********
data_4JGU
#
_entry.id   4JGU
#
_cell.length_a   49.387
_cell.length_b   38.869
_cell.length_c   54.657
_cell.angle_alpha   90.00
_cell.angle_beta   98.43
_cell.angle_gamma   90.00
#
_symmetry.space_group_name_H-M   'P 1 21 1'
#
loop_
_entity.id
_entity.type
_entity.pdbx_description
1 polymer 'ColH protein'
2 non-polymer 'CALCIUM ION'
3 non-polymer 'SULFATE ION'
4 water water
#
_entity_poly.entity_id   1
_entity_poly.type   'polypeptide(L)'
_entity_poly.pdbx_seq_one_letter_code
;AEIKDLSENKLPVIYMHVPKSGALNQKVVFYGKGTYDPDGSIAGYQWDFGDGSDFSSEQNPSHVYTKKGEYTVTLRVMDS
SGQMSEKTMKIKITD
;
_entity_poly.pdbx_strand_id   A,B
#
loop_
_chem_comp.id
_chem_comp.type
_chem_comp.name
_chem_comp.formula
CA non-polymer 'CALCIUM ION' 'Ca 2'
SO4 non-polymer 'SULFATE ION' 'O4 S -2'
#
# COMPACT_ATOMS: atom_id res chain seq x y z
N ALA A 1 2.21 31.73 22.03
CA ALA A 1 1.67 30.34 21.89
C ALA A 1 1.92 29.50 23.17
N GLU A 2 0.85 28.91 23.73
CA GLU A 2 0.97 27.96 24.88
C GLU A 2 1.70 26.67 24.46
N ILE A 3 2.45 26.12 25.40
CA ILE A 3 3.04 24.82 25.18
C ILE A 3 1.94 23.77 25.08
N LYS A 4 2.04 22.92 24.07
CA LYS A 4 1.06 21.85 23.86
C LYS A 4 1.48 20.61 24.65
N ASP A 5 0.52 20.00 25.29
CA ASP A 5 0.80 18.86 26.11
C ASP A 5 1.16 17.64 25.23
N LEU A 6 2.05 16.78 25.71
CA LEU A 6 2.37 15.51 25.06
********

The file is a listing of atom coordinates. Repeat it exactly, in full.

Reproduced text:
data_4JGU
#
_entry.id   4JGU
#
_cell.length_a   49.387
_cell.length_b   38.869
_cell.length_c   54.657
_cell.angle_alpha   90.00
_cell.angle_beta   98.43
_cell.angle_gamma   90.00
#
_symmetry.space_group_name_H-M   'P 1 21 1'
#
loop_
_entity.id
_entity.type
_entity.pdbx_description
1 polymer 'ColH protein'
2 non-polymer 'CALCIUM ION'
3 non-polymer 'SULFATE ION'
4 water water
#
_entity_poly.entity_id   1
_entity_poly.type   'polypeptide(L)'
_entity_poly.pdbx_seq_one_letter_code
;AEIKDLSENKLPVIYMHVPKSGALNQKVVFYGKGTYDPDGSIAGYQWDFGDGSDFSSEQNPSHVYTKKGEYTVTLRVMDS
SGQMSEKTMKIKITD
;
_entity_poly.pdbx_strand_id   A,B
#
loop_
_chem_comp.id
_chem_comp.type
_chem_comp.name
_chem_comp.formula
CA non-polymer 'CALCIUM ION' 'Ca 2'
SO4 non-polymer 'SULFATE ION' 'O4 S -2'
#
# COMPACT_ATOMS: atom_id res chain seq x y z
N ALA A 1 2.21 31.73 22.03
CA ALA A 1 1.67 30.34 21.89
C ALA A 1 1.92 29.50 23.17
N GLU A 2 0.85 28.91 23.73
CA GLU A 2 0.97 27.96 24.88
C GLU A 2 1.70 26.67 24.46
N ILE A 3 2.45 26.12 25.40
CA ILE A 3 3.04 24.82 25.18
C ILE A 3 1.94 23.77 25.08
N LYS A 4 2.04 22.92 24.07
CA LYS A 4 1.06 21.85 23.86
C LYS A 4 1.48 20.61 24.65
N ASP A 5 0.52 20.00 25.29
CA ASP A 5 0.80 18.86 26.11
C ASP A 5 1.16 17.64 25.23
N LEU A 6 2.05 16.78 25.71
CA LEU A 6 2.37 15.51 25.06